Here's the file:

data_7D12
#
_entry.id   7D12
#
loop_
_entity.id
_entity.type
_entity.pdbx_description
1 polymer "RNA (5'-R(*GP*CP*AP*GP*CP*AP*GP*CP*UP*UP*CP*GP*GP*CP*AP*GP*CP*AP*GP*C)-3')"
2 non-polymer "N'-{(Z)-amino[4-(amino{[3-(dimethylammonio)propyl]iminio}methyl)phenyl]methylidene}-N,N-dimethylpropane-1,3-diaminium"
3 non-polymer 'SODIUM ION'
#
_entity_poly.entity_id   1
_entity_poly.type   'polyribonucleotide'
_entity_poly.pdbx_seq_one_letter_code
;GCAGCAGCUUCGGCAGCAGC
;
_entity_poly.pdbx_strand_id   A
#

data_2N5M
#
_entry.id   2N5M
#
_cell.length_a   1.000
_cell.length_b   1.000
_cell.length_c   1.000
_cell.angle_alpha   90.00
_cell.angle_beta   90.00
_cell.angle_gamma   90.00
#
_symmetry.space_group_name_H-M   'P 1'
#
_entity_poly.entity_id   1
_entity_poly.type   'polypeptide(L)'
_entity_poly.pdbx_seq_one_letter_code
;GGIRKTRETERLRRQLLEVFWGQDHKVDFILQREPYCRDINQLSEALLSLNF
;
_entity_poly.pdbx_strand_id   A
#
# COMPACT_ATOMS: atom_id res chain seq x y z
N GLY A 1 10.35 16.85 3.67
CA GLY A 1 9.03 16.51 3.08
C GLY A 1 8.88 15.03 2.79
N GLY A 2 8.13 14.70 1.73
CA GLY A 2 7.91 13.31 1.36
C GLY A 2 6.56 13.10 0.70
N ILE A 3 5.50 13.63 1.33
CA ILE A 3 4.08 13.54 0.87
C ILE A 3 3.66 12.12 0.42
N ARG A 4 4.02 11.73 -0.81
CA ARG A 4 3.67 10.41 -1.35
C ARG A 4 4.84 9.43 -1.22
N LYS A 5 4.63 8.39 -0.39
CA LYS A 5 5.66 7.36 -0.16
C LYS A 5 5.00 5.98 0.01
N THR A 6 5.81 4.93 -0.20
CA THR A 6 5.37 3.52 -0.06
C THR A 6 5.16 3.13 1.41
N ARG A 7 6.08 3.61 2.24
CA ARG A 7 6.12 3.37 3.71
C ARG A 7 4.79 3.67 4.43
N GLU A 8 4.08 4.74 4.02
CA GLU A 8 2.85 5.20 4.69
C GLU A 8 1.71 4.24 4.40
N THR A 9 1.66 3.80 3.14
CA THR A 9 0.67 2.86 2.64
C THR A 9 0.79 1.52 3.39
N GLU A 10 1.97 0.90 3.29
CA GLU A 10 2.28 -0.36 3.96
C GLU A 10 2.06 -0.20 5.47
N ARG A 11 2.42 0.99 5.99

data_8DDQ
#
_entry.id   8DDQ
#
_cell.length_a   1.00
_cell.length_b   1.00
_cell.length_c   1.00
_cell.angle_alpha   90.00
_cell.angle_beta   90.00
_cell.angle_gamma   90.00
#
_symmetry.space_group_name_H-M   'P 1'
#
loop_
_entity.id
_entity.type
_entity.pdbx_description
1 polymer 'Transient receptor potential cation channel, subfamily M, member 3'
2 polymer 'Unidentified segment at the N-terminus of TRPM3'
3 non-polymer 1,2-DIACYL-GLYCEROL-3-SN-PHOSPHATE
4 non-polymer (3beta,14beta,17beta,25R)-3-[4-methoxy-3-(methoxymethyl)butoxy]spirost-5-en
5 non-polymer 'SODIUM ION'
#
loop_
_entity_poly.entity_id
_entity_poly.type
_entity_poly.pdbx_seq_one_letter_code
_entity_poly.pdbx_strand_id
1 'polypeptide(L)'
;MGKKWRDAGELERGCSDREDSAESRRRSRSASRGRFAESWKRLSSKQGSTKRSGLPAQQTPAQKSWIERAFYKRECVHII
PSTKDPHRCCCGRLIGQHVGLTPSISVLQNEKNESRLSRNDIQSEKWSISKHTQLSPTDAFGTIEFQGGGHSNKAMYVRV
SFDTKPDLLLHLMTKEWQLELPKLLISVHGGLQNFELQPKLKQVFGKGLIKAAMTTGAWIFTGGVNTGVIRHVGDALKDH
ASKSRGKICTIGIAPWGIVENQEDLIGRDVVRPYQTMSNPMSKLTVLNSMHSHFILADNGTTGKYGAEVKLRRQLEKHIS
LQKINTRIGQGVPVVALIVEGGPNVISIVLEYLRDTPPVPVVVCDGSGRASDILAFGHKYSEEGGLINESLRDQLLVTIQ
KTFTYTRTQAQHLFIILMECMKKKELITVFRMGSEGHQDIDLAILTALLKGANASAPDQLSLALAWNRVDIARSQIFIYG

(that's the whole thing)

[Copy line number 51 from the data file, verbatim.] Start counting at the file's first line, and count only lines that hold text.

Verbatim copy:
CA ARG A 4 3.67 10.41 -1.35